Golden is trying hard to become a tourist town, but it’s not quite there yet. It certainly has a good location, sandwiched in between Yoho and Glacier National Parks, along Trans Canada Highway 1. Tourism is definitely part of its future, but Golden still holds on to a more rustic and utilitarian feel, thanks to its roots as a logging and railroad town.
Golden has two business districts, which are separated by the Kicking Horse River. On the north side of the river, you’ll find a few blocks of stores and restaurants, built around this water fountain. This area is on 9th Avenue North — which feels more like a “main” street than the actual Main Street, which is one block away.
9th Avenue also has a mural…
… and these two guys. Don’t get me started on these guys.
Golden is most proud of its covered pedestrian bridge, that spans the Kicking Horse River. The bridge is the longest freestanding timber frame bridge in Canada — 46 meters (151 feet) long. The entire community, and members of the Timber Framers Guild from around the world, came together to build the bridge in 2001, using 72,000 board feet of Douglas-fir timber.
The bridge is a nice start towards a tourist-friendly area, and it’s obviously still a work in progress (there was a tangle of construction fencing on one end of the bridge, when I visited in 2009). The only problem is, the bridge doesn’t connect to anything exciting. On this end, it joins the Rotary Trail — a paved bicycle trail that loops around lower Golden (the part south of the Kicking Horse River). On the other end…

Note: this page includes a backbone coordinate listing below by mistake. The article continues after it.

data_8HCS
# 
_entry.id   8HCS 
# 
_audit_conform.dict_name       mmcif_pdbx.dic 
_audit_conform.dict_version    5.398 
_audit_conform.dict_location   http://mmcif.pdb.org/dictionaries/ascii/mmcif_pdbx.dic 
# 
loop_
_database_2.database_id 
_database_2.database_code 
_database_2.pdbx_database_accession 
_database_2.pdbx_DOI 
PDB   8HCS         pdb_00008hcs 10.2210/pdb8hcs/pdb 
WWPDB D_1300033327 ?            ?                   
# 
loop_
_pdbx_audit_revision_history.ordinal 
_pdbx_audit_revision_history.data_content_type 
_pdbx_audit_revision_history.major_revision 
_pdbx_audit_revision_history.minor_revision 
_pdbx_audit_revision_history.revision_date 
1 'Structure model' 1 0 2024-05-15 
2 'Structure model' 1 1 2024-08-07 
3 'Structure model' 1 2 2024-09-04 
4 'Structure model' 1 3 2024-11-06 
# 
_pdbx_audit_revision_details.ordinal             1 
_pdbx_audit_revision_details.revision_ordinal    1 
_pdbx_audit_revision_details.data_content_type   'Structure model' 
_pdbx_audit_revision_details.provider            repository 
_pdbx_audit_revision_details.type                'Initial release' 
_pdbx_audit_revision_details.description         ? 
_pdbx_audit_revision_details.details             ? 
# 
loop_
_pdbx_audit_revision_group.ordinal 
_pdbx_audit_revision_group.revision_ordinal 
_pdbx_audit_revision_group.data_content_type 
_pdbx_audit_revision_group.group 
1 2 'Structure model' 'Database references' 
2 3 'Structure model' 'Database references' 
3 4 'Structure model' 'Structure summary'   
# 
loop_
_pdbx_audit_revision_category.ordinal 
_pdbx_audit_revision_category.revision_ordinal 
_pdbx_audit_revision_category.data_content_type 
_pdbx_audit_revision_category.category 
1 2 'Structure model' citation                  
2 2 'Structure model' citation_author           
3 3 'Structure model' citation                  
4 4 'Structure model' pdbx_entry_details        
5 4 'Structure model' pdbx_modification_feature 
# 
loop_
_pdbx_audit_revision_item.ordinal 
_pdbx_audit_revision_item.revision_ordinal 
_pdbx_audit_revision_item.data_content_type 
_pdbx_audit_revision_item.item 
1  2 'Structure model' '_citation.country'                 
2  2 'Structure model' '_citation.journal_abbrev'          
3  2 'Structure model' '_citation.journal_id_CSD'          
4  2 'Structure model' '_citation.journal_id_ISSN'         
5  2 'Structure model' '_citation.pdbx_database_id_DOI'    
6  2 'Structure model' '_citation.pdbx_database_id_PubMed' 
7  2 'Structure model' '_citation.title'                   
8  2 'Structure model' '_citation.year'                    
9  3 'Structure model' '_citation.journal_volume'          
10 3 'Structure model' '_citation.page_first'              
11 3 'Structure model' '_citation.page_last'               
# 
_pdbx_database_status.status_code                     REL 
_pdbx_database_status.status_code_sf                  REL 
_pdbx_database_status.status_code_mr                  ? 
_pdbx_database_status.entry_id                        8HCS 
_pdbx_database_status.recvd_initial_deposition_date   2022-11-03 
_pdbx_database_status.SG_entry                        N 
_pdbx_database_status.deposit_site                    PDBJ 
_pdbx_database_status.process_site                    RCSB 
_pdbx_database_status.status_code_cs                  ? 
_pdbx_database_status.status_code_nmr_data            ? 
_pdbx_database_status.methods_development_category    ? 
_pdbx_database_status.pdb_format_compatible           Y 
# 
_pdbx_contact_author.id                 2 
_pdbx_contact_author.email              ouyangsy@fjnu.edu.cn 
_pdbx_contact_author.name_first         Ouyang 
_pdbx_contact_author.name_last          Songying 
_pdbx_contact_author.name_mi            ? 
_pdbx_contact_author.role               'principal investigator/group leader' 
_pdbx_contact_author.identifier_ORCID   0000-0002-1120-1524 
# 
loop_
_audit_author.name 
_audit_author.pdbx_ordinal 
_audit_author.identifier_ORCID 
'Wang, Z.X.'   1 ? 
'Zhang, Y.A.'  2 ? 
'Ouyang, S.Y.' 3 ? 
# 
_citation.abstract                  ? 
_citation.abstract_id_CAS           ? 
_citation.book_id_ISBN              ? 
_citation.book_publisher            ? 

… the bridge comes close to the 9th Avenue business district — but it’s still 2 blocks away, and there isn’t much to see, right at the end of the bridge. I imagine this will change, in time.
From the middle of the bridge, looking east, you can see the Highway 95 bridge (the only connection for vehicles across the Kicking Horse), and the backs of the buildings that line 9th avenue. Again, it’s not quite as appealing as it probably will be in a few years, as the town grows.
The area south of the Kicking Horse River is the more functional business district. It has strip malls and grocery stores lined up along Highway 95 — all the stuff you need to re-stock your car with snacks and drinks, for the drive into any of the nearby national parks.
There are several places to stay in Golden. Most of the motels are along Highway 1, on the north end of town. Golden, like most other towns in the Canadian Rockies, has expensive motel rooms, but I found a bargain at the Swiss Village Inn and RV Park. My room was less than $70 (CAD) per night…
… but it was a little funky. I’ve had motel rooms with a refrigerator before, but never a 3/4 height harvest gold fridge from the ’70’s.
The TV (on top of the fridge) was a treat too. I had forgotten that remote controls used to look like this!
I ended up in this quasi-kitchenette room, thanks to the courtesy of the motel staff. They asked if I would need wireless internet access, then placed me in a room near the lobby to get the best reception. If I had ended up in a more “standard” room, I probably wouldn’t have had a strong signal. So, no complaints from me!